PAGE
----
This perspective makes it simple to understand why structured data is useful for eDiscovery. Because it is simple to store, find, and analyze, structured data can help companies save a significant amount of time, money, and energy. Law firms and corporate legal departments will need to be able to manage structured data to stay competitive as more corporations migrate to the cloud—systems that are frequently built on structured data models.
“The pandemic brought the rapid adoption of collaboration tools, increasing significantly the number of enterprises who rely on collaboration and chat messaging applications,” said Michael Quartararo, President of ACEDS, in eDiscovery Today. “Now, however, organizations are moving past surviving the upheaval, and governance is becoming more important as organizations seek to understand what tools they have and where the data is.”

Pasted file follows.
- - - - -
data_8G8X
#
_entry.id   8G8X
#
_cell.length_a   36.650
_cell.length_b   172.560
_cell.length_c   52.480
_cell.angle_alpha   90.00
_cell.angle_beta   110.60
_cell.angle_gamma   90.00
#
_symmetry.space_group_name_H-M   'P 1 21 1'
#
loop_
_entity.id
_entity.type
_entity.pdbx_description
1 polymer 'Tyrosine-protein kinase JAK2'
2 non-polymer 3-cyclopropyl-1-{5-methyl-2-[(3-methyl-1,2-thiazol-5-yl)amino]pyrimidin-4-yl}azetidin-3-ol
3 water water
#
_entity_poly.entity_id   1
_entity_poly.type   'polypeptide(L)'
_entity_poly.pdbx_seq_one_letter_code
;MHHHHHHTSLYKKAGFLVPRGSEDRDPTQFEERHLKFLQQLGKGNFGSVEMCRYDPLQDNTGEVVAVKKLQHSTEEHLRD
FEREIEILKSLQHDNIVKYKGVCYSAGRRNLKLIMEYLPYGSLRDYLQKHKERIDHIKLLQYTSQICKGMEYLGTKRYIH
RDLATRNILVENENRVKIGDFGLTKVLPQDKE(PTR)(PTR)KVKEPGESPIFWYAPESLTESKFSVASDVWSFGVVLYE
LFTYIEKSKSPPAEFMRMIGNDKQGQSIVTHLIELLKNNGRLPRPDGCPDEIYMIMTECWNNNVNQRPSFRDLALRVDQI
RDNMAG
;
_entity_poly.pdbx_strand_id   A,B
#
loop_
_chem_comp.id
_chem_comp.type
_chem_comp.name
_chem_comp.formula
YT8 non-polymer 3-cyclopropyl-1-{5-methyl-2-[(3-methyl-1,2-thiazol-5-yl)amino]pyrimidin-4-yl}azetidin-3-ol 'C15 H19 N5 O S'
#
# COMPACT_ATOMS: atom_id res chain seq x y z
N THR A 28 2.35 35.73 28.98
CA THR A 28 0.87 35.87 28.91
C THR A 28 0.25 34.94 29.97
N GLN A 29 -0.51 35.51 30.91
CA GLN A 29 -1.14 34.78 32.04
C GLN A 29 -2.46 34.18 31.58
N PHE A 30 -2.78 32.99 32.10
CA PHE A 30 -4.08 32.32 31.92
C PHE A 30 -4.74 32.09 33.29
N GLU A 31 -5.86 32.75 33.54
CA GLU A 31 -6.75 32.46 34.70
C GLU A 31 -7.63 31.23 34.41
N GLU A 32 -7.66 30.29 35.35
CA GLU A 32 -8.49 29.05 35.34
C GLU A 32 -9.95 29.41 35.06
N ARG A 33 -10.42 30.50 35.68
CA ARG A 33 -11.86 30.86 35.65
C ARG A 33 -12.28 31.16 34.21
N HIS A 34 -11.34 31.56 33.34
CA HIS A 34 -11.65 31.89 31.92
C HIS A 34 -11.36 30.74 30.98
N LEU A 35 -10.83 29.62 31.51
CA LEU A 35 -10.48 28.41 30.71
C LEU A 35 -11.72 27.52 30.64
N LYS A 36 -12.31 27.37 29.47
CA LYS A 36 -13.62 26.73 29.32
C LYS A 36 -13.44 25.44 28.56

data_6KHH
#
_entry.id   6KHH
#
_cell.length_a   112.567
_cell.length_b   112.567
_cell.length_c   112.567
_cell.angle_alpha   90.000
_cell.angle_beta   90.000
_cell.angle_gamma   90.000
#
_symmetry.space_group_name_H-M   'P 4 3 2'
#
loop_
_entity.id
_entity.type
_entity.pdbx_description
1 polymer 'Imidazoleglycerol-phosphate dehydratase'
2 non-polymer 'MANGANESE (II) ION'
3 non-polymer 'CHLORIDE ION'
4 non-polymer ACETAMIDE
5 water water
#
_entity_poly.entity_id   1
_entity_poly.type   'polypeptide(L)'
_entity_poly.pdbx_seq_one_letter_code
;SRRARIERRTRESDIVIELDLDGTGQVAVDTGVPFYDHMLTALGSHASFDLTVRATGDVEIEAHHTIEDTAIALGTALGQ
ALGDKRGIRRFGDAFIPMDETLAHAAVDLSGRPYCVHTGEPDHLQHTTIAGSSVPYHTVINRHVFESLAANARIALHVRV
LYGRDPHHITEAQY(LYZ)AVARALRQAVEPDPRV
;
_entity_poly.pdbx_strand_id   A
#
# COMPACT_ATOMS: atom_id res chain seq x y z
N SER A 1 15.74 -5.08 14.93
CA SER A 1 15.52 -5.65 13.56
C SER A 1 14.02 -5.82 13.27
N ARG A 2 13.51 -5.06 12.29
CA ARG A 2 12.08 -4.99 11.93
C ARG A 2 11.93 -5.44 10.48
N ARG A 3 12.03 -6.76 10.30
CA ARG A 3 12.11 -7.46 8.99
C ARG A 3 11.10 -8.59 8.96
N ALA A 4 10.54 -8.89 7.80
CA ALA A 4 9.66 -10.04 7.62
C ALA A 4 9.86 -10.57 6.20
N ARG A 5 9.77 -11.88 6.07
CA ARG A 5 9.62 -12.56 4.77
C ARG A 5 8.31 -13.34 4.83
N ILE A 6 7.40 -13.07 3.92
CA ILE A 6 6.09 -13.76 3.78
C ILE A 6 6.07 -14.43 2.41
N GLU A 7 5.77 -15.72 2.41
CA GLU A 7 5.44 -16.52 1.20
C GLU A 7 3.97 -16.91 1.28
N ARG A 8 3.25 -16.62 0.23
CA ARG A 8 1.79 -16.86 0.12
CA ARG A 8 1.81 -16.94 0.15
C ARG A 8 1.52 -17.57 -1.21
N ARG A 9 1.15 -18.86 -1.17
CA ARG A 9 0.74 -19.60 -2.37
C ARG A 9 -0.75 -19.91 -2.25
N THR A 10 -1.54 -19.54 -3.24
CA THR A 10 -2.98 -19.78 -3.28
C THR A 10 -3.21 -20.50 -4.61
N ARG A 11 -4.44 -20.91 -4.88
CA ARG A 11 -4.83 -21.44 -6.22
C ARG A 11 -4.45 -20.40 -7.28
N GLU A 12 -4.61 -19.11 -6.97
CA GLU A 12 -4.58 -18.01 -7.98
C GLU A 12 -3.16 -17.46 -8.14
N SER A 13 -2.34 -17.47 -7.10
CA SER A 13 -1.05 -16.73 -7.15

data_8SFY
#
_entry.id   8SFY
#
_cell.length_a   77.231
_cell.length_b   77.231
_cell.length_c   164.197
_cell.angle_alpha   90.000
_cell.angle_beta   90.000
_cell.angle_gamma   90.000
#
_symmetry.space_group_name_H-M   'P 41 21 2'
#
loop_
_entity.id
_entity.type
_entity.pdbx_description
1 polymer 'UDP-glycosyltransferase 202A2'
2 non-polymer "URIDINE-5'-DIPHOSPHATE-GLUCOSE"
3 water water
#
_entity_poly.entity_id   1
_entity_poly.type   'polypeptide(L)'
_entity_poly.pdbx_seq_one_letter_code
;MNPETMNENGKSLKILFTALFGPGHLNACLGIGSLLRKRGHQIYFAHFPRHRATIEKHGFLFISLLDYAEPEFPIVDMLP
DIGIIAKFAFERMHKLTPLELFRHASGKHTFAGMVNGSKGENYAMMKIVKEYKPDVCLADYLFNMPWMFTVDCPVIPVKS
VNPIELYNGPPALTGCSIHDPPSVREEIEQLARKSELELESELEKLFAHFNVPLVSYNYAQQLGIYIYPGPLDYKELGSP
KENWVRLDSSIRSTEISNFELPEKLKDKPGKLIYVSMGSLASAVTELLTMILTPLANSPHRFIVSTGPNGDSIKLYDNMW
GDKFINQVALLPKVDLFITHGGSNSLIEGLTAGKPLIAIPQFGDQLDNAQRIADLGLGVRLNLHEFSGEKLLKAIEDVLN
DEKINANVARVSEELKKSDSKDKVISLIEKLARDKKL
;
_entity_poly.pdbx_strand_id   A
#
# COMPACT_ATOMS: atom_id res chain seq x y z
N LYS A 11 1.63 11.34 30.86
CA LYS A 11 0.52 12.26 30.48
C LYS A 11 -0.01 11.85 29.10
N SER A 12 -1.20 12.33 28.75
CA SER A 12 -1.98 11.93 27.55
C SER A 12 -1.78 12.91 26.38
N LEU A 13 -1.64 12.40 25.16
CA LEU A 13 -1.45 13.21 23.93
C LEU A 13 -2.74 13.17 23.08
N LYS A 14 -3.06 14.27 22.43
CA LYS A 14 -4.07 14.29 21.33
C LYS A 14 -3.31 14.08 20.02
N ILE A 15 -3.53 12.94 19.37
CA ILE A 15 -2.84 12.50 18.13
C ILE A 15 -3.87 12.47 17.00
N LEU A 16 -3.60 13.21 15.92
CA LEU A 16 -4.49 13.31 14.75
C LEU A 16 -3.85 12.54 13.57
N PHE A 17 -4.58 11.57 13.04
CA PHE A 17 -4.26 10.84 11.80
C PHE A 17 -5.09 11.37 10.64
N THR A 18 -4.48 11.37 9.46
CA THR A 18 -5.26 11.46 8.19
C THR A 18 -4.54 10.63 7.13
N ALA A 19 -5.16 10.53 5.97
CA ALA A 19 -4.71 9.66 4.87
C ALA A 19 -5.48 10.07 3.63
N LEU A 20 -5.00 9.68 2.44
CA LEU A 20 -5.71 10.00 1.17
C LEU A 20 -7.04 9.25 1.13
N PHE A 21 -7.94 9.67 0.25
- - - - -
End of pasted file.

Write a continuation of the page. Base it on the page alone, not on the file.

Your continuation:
When a collection of hard drives was given to an eDiscovery team in the past, reviews frequently started at that point. These drives contained a large amount of unstructured data. The disks included a variety of files, but most of them were unrelated to one another, especially when viewed through a relational database management system (RDBMS). PowerPoint presentations stood out from Word documents, which in turn stood apart from texts, videos, social media posts, and other forms of data.
However, structured data has emerged as a key area of focus for eDiscovery initiatives during the past few years. Names, addresses, credit card numbers, financial information, and other sorts of data that are conveniently kept in an RDBMS are frequently included in structured data, which is typically quantitative in nature.